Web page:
Then she raised her parasol, and they went slowly down to the beach together. They sat just behind a little bank of sand that half hid them from the board walk. Sylvester lay beside her, stretched at length in the hot sand. “What are you reading?” said he; and he took up the book that she had brought with her. It was Howells’s Lady of the Aroostook. “Oh yes!” said he, without awaiting her reply.
“Have you ever read it?” said she.
Sylvester laughed. “Well, rather,” he said. “Lovely, isn’t it? Wonderful how he holds the interest centred in just those few characters and bounded by the narrow rails of the sailing ship!”
She did not make an instant response. “I don’t know,” said she, presently. “I haven’t got that far in the book. Yes, I think it’s a very nice story. Mamma brought a lot of books down with her, and I just began reading this this morning.”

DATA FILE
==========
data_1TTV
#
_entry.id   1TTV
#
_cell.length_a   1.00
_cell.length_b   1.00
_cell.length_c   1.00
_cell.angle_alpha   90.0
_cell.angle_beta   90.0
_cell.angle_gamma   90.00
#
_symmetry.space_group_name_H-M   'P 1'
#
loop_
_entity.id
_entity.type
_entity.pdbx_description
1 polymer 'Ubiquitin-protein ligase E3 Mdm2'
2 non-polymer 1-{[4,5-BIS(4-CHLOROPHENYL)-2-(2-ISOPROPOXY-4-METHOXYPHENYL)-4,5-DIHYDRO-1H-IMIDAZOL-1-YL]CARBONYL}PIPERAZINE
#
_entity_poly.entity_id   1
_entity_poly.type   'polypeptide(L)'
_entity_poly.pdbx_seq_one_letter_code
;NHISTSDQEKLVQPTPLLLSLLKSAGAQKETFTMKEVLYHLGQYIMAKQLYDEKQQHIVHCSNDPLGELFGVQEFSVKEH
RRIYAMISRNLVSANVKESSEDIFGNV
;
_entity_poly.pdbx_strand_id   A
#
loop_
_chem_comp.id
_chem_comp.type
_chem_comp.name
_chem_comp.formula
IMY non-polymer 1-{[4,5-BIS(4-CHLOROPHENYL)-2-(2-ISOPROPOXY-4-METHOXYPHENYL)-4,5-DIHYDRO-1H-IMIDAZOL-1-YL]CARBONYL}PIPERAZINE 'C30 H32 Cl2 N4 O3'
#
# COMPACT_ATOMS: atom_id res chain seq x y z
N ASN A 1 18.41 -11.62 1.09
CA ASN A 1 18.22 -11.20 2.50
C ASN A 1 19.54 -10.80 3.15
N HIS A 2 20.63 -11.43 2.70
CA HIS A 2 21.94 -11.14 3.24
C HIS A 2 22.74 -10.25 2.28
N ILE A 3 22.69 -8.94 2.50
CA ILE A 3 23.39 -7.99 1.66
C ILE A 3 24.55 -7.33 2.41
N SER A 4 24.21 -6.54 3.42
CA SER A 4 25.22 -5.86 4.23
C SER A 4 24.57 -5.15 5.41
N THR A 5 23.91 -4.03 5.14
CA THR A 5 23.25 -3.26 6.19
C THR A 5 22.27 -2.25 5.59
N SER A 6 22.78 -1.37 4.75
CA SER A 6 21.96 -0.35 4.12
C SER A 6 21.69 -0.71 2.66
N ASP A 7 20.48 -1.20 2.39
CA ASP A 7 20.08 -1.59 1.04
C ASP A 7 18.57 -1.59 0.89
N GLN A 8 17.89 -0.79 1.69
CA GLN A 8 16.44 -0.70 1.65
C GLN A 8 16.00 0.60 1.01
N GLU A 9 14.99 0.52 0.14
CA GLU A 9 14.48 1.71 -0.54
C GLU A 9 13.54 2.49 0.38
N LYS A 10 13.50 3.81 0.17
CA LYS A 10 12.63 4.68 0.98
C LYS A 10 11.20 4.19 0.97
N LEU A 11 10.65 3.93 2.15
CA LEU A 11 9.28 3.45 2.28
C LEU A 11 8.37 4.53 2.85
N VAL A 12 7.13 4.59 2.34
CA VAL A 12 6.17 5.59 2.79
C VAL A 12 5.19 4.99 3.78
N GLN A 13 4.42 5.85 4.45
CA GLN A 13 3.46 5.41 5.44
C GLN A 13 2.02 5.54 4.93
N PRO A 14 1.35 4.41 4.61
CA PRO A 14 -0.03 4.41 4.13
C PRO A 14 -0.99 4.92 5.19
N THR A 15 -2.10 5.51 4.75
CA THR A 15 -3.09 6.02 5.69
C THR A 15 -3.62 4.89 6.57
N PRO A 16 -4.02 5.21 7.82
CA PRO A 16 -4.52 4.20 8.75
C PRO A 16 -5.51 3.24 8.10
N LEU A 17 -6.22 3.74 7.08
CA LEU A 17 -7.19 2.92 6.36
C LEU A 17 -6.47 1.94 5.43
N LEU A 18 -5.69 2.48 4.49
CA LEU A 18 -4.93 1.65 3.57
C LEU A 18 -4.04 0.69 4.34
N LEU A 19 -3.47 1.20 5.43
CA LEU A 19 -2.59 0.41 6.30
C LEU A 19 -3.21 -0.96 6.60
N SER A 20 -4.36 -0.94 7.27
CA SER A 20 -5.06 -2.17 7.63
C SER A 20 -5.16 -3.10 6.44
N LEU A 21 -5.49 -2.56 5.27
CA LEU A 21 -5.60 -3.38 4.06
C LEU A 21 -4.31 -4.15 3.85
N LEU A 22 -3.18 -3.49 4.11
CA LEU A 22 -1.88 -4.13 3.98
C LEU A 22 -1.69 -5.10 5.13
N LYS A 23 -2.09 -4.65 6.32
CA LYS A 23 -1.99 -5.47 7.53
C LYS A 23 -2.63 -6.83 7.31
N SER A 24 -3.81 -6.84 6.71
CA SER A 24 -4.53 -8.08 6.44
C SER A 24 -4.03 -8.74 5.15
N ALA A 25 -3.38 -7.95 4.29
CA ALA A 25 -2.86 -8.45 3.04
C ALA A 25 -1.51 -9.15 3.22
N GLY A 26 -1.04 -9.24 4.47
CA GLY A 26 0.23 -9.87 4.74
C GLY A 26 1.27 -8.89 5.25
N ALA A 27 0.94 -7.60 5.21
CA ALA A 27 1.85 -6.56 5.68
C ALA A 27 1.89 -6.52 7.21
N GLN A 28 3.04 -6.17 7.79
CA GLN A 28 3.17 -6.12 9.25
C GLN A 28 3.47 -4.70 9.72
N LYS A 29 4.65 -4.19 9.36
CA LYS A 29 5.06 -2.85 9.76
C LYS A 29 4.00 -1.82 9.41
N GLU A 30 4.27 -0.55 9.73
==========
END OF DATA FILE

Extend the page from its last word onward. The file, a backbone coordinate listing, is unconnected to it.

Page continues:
Sylvester looked up quickly. Then he looked down again and began idly turning over the pages. “Did you ever read Silas Lapham?” said he, after a little while.
“No,” said she. “Who was it wrote it?”
“Howells wrote that too,” said he, a little dryly; and then he closed the book and gave it back to Miss Lannon.
Monday, September 3, 2012
A Thread Without a Knot
I couldn’t let Labor Day and “official” summer pass by without posting this delicate and relatively unknown pen-and-ink gem by Howard Pyle. It’s the headpiece for his story, “A Thread Without a Knot,” published in Harper’s Weekly for September 3, 1892. It shows the hero of the story, Jack Sylvester, and his temporary love interest, Miss Lannon, at an unidentified seashore...